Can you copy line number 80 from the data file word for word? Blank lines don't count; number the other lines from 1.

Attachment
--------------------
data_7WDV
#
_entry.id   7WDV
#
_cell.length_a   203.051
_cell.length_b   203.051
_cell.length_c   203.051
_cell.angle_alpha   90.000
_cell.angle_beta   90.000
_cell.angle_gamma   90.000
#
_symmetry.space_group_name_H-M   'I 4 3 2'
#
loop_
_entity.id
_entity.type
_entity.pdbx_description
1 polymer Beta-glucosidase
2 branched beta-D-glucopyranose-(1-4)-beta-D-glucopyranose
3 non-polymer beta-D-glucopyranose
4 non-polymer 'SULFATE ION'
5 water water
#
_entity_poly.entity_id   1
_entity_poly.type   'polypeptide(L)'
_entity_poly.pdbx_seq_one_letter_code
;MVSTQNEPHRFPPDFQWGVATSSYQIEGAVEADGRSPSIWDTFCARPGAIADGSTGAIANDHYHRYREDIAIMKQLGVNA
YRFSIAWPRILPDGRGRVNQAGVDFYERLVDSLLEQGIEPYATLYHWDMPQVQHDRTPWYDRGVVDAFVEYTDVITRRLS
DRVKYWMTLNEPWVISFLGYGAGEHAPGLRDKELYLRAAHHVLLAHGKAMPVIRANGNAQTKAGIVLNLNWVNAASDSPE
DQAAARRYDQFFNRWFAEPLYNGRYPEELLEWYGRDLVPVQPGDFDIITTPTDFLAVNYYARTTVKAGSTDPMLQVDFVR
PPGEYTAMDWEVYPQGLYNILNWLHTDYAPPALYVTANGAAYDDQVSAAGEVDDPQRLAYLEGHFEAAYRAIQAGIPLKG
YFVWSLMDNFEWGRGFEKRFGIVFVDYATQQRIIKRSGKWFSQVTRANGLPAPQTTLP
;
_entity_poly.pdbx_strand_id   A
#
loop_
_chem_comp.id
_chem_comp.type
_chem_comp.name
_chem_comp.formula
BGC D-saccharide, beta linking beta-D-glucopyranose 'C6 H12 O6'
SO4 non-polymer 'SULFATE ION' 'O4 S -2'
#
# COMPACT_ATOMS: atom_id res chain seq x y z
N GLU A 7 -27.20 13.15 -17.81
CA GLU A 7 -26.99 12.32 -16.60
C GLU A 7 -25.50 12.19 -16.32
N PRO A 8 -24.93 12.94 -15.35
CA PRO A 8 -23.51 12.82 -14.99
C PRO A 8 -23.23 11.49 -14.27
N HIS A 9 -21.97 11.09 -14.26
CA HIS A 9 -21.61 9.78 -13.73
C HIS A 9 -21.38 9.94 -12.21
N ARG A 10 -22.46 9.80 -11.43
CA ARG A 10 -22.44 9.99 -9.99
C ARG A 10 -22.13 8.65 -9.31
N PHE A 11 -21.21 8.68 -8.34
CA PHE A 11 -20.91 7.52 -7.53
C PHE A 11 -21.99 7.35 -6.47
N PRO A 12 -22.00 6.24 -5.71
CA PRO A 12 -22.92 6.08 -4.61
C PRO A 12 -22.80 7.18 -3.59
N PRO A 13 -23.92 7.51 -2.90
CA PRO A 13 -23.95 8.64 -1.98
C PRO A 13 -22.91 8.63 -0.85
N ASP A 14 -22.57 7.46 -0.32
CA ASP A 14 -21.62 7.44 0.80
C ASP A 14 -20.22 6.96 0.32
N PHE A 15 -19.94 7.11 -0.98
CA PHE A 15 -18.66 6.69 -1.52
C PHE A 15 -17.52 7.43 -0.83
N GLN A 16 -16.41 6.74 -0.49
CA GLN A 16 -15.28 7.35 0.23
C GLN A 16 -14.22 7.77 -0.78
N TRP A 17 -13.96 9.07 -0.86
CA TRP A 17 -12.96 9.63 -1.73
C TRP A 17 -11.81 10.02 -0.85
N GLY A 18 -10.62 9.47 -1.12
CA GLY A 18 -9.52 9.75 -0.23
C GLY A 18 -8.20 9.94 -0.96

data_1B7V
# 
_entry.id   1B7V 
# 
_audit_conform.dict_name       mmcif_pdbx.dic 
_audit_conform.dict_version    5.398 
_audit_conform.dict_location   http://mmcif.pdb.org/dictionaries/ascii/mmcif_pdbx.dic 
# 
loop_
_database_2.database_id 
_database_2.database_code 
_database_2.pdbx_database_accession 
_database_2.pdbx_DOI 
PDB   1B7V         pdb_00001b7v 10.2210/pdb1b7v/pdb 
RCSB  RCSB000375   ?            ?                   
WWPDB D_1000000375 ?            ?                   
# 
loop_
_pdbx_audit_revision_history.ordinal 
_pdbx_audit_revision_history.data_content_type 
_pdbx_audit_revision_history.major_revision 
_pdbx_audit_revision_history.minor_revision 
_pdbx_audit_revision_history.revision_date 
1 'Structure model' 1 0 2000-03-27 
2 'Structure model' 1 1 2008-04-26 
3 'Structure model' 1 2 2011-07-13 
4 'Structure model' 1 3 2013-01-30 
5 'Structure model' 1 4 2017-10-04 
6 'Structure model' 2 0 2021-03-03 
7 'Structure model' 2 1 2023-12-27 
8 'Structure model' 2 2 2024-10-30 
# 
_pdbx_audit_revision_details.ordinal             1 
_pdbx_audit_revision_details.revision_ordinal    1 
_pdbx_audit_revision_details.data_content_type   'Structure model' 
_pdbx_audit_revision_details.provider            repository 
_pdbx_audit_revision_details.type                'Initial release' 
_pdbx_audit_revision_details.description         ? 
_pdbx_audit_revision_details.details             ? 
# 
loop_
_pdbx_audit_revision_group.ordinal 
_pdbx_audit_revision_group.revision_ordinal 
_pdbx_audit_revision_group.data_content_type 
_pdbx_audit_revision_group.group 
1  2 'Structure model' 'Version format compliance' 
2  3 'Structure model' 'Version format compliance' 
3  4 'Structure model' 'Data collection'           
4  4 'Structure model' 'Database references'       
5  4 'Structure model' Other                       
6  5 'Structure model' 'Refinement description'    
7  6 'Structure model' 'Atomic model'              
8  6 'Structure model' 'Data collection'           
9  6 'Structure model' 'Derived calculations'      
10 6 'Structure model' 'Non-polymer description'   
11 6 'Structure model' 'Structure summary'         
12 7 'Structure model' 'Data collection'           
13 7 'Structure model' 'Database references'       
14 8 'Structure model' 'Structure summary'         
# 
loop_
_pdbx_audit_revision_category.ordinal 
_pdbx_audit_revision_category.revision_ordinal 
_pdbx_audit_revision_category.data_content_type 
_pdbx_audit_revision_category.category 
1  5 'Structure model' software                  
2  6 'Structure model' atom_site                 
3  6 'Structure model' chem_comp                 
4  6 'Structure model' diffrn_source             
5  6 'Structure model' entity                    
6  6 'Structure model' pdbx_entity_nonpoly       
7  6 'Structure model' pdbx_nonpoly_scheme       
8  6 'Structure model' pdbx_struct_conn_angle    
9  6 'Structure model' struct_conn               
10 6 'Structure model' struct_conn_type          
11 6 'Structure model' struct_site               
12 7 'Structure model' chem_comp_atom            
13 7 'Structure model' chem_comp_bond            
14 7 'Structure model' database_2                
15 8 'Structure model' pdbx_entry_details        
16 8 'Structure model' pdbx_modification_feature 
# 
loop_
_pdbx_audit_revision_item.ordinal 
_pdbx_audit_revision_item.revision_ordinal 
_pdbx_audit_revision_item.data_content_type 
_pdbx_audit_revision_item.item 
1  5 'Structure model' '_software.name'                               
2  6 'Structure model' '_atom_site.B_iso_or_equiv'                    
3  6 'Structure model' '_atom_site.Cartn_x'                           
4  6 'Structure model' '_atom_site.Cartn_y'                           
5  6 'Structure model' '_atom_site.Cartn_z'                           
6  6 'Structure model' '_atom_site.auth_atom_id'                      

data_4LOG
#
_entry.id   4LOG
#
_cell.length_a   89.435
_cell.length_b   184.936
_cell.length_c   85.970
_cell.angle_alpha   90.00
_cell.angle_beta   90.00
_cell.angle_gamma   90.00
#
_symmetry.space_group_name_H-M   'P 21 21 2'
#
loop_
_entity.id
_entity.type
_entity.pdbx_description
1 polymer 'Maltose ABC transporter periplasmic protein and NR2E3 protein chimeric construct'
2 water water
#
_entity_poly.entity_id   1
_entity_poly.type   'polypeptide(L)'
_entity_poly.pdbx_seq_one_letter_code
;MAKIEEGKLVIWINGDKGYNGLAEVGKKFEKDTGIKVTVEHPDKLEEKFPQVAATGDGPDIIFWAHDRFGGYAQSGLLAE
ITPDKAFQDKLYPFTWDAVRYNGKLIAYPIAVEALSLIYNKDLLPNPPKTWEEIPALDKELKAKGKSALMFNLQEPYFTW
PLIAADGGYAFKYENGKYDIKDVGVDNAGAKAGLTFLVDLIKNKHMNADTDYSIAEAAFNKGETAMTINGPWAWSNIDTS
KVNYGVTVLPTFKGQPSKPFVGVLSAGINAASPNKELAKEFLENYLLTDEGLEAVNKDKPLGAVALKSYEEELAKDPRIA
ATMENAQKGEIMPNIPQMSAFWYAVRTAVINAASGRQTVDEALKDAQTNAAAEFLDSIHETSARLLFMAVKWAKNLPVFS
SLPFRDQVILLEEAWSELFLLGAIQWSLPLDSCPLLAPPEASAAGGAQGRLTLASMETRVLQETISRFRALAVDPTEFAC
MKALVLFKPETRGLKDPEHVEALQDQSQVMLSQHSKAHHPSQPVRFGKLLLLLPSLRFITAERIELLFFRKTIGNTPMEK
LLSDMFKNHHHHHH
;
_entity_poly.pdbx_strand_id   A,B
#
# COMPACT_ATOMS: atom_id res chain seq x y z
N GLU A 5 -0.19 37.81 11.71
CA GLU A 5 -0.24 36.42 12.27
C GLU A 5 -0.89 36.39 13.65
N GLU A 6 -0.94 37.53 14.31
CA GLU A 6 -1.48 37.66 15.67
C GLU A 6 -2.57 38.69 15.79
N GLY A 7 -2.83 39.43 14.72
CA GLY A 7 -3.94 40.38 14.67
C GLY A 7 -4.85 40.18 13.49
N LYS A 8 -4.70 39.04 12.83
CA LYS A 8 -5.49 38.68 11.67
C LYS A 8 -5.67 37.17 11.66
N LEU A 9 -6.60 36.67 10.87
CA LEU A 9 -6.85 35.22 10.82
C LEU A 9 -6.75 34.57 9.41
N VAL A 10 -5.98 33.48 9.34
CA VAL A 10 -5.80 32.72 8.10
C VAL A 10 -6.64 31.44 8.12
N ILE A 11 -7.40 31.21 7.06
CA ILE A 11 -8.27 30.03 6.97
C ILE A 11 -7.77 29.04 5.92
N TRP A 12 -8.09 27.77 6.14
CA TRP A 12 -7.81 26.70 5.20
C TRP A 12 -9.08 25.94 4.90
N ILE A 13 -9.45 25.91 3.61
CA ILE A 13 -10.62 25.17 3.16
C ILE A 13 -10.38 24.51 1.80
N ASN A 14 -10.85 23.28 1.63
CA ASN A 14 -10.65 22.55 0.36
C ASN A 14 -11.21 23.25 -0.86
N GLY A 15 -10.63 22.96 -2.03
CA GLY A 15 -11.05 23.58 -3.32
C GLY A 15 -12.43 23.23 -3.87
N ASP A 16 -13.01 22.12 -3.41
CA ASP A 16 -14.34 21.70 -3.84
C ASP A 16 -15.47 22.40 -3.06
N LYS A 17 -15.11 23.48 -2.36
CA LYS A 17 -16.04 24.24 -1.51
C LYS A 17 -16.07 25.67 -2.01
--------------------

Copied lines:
C GLY A 18 -8.20 9.94 -0.96